Like many of it's brethren these days, the article addresses how we are - and aren't - in the same situation as our antecedents were in 1929. In other words, why things are similar, but not the same as the Great Depression.
Seeing as there have been roughly a bazillion articles that addressed the same thing since late September, why did this one catch my attention?
Because of how well it started, how interesting it was, and then how incredibly thoroughly it lost me. The article starts well enough - the author comparing the stock market stats between then and now, and the human interest of how his Grandfather and Father survived was good enough, but the purported purpose of the article was 'what we can learn' and on that topic, it failed.
Why? Because there's little I can take from the lessons of someone who earned their way through the depression by buying horses for $1, breaking them with the aid of their sons, and then selling them for $10. Not because I can't learn creativity, or thinking outside of the box lessons, but because there's little practical application to be gotten from a family that had a hand pump for their water and who's youngest son had to get up at 5 to lug water to the horses.
Okay, so that the whole family helped out, okay. But does it teach anyone how to survive where we are, and what's coming? Not really. Few of us are farmers these days - too few, really, but that's another blog post. Most of us get our food from the good old grocery store, perhaps supplemented by a garden in summer. I don't have any kids old enough to perform farm chores. And so on.
And it's not just the one article. A recent issue of Money magazine suggests upping your emergency fund to a year. I'm all for that, but let's face it - that's a slow process for most of us. If you have 3 months in your e-fund now, and it took you a year to amass, you may not have another 3 years before the hard times hit your doorstep.
All of the articles are great for perspective - things are nowhere near where they were in the 1930s, at the height of the Depression, when the Dust Bowl and the market collapse converged to create a country with 25% unemployment, starvation, and little hope.
But that's not much consolation to those who are unemployed or facing layoffs with a crummy job market and mortgages to pay, families to feed, and the persistent, nagging thought that things just aren't going to get better real soon.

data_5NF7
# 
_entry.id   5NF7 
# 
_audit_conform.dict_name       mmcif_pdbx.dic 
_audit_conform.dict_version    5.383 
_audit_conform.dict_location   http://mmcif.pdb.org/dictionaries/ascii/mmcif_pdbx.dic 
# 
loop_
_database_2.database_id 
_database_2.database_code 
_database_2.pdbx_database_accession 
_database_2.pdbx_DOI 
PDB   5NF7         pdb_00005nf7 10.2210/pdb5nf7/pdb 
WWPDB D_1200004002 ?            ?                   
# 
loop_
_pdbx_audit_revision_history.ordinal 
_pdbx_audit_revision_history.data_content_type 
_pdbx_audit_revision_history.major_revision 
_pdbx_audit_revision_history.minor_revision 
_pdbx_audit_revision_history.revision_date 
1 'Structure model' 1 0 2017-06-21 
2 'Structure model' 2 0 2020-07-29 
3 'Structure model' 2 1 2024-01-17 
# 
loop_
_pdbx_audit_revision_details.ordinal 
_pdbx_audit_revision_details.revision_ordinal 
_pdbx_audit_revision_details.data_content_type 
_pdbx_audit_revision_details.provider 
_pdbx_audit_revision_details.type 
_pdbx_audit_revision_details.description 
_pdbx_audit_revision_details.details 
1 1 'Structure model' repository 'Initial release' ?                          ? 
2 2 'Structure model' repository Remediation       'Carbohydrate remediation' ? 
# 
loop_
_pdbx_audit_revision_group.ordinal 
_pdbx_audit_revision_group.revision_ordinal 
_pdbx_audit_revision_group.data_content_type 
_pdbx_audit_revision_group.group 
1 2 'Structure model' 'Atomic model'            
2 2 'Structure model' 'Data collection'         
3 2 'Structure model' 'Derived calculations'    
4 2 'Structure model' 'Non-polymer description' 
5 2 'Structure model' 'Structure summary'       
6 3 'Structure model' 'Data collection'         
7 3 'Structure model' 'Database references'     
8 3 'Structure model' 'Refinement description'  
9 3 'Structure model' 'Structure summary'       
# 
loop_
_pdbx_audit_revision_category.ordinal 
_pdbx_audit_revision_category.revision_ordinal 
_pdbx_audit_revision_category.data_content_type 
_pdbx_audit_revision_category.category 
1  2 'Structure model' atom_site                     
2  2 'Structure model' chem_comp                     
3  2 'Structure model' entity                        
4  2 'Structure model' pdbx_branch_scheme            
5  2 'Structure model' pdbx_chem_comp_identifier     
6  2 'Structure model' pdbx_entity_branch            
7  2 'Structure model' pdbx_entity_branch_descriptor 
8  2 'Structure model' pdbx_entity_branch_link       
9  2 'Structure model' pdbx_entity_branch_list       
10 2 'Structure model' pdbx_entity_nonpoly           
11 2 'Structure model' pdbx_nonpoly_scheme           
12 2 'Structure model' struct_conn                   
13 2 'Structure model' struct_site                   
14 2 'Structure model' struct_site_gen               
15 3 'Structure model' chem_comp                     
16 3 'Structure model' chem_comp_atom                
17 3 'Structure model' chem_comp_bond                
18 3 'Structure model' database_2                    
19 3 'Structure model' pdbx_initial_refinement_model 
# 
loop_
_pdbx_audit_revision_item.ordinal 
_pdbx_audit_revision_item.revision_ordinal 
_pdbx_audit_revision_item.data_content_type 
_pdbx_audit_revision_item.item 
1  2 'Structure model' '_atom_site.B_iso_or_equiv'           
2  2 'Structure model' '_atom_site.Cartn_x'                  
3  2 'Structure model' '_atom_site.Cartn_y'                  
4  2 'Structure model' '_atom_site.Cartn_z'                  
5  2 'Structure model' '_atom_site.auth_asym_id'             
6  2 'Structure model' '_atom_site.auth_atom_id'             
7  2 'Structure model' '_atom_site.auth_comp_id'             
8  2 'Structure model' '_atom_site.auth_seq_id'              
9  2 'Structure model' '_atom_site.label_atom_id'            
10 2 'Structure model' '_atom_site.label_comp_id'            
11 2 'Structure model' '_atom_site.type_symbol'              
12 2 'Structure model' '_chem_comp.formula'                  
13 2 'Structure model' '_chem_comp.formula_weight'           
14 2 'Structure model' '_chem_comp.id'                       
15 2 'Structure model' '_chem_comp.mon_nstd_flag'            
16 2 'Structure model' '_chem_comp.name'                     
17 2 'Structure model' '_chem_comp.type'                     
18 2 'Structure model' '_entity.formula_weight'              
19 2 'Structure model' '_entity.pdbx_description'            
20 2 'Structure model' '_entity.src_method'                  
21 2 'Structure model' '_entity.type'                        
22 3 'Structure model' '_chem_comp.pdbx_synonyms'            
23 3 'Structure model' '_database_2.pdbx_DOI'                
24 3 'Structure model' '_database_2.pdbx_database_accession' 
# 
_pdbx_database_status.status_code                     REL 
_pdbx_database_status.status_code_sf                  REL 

So what can we do? Really?
Adjust expectations. Expect to do, have and spend less. Pick and choose the things that are really, really important, such as a particular family holiday tradition, and do those things. No fair calling them all important either. And look for low cost traditions you can start. Pack some hot apple cider and cookies, and go listen to a free concert. Get involved in your community. Volunteer. Go to the library. Whatever floats it for you, do it.
Start a garden. Now is the time all the seed catalogs arrive. Order a few things and start some seedlings in a sunny window later this month. You don't have to plant everything, but maybe a salad garden for midsummer. There's something peaceful about gardening - and something very rewarding about making a salad from things you grew yourself.
Network. Go to Linkedin.com and start sending invitations to coworkers. Update your resume and send it out to recruiters. If you are still employed, volunteer for some extra work - even if you feel overworked already. Try to find tasks and projects that are considered 'mission critical' to your organization. Another good way to network is to volunteer your time for a cause you feel passionate about. And it doesn't hurt your resume either.
Learn to cook things you normally buy. Friday nights are often pizza night in the MoneyPenny household, but we rarely order it. It's simple to make from scratch, and tastes great. Miss chinese take out? Learn to make potstickers, satay or another favorite. It will save you money, and - here's a little secret - cooking can be great fun.
How can you make a little money?
Sell some stuff on Craigslist and Ebay. We all have way too much stuff anyway, so go through your closets, your cabinets, and sell. If it's not online sale-worthy, consider a yard sale this spring.
Babysit for friends with kids. Become a 'mother's helper' after school if you are out of work. Apply to substitute teach. If you have a skill, turn it into a business. Etsy.com is a great place to see if you have something other people want.
The people who win in this economy are going to have one common thread amongst them - adaptability. The ones who refuse to take worth that is not in their field or below their education level will pay the price for that pride. The ones willing to cobble together a living using their creativity, networks and flexibility will be the ones who make it through.
I can't learn a lot on how to survive in this new economy from the job tactics of someone from 1932. What I can do is look for opportunities that others may not be filling now, and fill them.
So maybe I did get something from that article after all.
The article that inspired this post is here.